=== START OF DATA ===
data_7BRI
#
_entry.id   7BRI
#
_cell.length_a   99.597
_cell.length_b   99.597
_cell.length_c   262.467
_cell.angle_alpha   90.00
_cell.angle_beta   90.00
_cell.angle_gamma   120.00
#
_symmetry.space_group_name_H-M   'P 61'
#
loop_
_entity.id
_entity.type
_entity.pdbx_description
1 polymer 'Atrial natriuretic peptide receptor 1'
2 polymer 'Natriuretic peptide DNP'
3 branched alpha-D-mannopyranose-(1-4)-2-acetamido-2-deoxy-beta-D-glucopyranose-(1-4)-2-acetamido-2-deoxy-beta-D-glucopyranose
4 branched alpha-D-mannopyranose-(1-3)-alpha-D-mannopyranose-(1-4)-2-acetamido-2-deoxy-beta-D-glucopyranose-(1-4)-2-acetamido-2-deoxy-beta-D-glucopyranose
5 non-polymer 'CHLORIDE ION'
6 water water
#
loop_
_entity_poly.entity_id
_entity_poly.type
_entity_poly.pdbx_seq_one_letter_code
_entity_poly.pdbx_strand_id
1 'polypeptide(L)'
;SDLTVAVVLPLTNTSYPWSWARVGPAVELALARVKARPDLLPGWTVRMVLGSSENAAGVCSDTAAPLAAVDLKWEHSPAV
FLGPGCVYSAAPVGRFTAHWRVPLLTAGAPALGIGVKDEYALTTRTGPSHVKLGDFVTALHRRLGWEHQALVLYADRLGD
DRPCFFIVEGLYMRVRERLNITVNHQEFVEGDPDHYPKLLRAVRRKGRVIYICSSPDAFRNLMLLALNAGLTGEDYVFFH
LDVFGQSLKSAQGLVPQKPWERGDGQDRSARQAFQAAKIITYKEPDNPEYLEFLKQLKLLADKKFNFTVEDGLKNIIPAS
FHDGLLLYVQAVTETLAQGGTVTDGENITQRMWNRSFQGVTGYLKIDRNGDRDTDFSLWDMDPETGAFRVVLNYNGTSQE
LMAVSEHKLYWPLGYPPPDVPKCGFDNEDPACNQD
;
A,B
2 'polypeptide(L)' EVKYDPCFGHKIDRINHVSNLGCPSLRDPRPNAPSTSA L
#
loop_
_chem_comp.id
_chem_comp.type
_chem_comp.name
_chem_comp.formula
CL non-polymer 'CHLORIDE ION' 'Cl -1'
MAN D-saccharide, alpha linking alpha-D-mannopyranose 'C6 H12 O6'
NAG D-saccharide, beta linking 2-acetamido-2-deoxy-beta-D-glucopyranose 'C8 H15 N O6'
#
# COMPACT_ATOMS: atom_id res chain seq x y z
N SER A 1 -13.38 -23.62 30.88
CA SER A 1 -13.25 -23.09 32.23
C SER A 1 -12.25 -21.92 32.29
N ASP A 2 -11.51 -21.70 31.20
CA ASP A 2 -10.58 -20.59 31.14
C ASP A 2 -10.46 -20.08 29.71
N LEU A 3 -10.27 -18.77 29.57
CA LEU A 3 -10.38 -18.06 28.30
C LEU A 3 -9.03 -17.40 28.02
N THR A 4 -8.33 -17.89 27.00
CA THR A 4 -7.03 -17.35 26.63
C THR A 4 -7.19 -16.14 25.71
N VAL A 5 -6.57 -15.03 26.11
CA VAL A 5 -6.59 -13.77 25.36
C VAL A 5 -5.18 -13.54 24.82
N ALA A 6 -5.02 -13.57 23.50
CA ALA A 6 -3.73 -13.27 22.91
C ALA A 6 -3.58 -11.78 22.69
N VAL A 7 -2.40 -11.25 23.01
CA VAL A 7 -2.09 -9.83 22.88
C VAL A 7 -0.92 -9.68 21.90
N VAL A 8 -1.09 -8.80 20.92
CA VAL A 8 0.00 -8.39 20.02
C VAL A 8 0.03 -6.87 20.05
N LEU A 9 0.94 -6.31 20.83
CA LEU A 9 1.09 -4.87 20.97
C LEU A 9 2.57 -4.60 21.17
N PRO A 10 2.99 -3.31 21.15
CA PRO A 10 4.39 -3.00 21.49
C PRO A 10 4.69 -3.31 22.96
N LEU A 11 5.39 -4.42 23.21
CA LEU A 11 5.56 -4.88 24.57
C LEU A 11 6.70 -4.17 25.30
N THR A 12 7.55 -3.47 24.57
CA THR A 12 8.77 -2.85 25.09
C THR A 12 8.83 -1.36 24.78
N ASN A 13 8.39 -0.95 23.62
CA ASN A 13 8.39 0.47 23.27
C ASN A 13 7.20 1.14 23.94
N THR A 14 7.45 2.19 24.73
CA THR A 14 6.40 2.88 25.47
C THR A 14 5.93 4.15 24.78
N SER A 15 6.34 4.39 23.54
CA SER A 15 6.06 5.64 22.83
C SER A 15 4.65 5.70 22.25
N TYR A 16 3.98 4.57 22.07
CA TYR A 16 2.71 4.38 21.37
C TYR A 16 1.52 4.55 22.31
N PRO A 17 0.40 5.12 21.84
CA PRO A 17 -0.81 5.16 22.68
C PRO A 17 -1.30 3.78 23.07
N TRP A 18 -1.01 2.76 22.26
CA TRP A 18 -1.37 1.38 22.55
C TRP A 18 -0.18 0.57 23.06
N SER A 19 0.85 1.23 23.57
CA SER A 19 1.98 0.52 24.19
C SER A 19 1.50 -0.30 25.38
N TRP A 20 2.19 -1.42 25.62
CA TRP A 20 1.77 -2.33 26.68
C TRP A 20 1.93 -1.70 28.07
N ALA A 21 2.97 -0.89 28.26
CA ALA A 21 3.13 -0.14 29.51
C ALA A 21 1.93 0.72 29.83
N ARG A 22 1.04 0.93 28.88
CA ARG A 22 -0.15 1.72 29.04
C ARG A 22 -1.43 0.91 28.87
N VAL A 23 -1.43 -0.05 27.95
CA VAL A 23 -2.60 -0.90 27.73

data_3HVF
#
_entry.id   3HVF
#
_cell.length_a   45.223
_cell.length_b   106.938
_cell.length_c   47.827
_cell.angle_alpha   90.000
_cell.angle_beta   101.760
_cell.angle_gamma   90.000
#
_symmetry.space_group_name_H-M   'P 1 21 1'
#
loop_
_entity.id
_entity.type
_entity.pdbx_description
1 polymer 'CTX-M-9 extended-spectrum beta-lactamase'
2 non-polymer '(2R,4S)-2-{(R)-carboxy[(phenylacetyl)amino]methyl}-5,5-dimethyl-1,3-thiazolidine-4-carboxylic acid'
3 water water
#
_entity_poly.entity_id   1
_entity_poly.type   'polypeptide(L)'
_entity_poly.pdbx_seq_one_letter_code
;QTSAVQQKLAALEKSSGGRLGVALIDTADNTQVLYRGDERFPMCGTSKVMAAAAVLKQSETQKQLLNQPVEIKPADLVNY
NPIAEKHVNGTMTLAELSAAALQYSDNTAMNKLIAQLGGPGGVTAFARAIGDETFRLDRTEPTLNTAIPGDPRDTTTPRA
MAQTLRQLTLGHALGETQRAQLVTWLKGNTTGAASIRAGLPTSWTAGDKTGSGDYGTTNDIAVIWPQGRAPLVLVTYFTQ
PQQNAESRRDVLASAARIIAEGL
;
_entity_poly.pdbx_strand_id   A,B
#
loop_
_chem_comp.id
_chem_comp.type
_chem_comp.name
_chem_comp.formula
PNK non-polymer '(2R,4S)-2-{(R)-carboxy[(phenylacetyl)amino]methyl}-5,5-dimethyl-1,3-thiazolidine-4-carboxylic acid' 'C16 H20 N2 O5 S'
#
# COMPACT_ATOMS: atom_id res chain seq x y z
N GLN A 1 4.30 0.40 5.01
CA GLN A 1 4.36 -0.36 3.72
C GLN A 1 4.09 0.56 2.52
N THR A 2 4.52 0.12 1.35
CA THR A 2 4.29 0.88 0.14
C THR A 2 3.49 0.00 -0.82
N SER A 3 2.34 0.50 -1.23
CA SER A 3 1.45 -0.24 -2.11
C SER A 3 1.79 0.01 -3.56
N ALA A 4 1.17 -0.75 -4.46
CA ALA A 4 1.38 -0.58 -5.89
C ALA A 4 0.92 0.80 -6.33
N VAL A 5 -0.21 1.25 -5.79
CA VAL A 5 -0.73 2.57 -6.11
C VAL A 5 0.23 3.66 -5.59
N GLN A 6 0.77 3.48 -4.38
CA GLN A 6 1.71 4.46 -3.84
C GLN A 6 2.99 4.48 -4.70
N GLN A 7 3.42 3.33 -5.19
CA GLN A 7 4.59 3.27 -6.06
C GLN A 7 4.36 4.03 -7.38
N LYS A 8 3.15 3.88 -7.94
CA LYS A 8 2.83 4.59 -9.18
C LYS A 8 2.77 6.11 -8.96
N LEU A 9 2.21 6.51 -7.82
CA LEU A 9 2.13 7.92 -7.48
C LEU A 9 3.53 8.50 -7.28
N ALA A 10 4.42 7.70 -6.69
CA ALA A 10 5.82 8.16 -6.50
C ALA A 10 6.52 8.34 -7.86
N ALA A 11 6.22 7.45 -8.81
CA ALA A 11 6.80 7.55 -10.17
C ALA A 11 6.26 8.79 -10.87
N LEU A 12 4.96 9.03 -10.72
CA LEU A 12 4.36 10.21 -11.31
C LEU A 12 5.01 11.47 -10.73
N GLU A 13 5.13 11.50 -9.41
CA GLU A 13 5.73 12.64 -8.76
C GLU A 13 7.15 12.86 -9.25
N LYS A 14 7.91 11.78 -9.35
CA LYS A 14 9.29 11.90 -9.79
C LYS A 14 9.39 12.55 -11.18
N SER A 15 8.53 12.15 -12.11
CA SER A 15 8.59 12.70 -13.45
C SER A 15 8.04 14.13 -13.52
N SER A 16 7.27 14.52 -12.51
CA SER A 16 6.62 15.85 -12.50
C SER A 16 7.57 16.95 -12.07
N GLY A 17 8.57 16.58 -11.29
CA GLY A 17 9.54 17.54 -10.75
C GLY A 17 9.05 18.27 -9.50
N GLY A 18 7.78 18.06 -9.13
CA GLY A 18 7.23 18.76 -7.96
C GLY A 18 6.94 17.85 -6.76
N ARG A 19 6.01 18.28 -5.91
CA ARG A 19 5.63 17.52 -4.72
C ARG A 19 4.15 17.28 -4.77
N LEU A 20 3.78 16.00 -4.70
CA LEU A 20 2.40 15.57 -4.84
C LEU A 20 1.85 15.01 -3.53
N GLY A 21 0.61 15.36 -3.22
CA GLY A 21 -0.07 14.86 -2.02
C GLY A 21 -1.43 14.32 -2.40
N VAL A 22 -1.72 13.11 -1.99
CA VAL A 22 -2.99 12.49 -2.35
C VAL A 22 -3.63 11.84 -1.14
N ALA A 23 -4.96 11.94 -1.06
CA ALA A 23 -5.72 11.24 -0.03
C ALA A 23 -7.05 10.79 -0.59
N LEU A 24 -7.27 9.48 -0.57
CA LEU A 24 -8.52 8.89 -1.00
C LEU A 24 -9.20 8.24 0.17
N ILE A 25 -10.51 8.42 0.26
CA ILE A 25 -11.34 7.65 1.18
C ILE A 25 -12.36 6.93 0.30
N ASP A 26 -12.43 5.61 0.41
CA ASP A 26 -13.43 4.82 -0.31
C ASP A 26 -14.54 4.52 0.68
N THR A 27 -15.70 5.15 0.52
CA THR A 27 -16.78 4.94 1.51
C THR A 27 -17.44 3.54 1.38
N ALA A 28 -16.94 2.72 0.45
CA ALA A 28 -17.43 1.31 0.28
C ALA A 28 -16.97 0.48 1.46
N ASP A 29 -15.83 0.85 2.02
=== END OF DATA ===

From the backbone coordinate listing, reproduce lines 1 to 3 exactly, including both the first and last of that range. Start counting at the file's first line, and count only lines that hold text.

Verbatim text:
data_7BRI
#
_entry.id   7BRI